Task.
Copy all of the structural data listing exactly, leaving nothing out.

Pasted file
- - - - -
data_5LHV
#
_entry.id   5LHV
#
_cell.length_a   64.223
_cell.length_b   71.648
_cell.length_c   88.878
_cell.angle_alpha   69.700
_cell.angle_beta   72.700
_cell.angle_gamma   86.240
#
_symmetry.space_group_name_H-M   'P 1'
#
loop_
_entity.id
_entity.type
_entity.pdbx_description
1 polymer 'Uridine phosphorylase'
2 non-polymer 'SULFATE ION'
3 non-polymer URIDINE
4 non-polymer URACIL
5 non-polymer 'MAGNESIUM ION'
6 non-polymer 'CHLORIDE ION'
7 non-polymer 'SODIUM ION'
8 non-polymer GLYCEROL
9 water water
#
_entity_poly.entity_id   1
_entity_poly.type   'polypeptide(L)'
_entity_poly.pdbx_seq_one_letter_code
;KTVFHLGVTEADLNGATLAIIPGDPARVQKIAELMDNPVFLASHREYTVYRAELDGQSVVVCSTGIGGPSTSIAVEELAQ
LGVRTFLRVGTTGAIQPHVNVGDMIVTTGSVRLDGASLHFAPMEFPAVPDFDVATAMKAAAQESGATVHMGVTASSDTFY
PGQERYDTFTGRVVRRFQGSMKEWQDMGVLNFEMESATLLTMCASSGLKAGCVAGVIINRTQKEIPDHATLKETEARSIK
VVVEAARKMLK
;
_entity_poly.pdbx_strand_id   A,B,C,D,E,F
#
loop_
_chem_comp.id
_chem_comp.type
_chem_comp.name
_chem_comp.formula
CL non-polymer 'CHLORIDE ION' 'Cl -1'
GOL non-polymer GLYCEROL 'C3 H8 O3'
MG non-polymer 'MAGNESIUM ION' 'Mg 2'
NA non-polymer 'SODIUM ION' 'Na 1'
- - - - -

data_5LHV
#
_entry.id   5LHV
#
_cell.length_a   64.223
_cell.length_b   71.648
_cell.length_c   88.878
_cell.angle_alpha   69.700
_cell.angle_beta   72.700
_cell.angle_gamma   86.240
#
_symmetry.space_group_name_H-M   'P 1'
#
loop_
_entity.id
_entity.type
_entity.pdbx_description
1 polymer 'Uridine phosphorylase'
2 non-polymer 'SULFATE ION'
3 non-polymer URIDINE
4 non-polymer URACIL
5 non-polymer 'MAGNESIUM ION'
6 non-polymer 'CHLORIDE ION'
7 non-polymer 'SODIUM ION'
8 non-polymer GLYCEROL
9 water water
#
_entity_poly.entity_id   1
_entity_poly.type   'polypeptide(L)'
_entity_poly.pdbx_seq_one_letter_code
;KTVFHLGVTEADLNGATLAIIPGDPARVQKIAELMDNPVFLASHREYTVYRAELDGQSVVVCSTGIGGPSTSIAVEELAQ
LGVRTFLRVGTTGAIQPHVNVGDMIVTTGSVRLDGASLHFAPMEFPAVPDFDVATAMKAAAQESGATVHMGVTASSDTFY
PGQERYDTFTGRVVRRFQGSMKEWQDMGVLNFEMESATLLTMCASSGLKAGCVAGVIINRTQKEIPDHATLKETEARSIK
VVVEAARKMLK
;
_entity_poly.pdbx_strand_id   A,B,C,D,E,F
#
loop_
_chem_comp.id
_chem_comp.type
_chem_comp.name
_chem_comp.formula
CL non-polymer 'CHLORIDE ION' 'Cl -1'
GOL non-polymer GLYCEROL 'C3 H8 O3'
MG non-polymer 'MAGNESIUM ION' 'Mg 2'
NA non-polymer 'SODIUM ION' 'Na 1'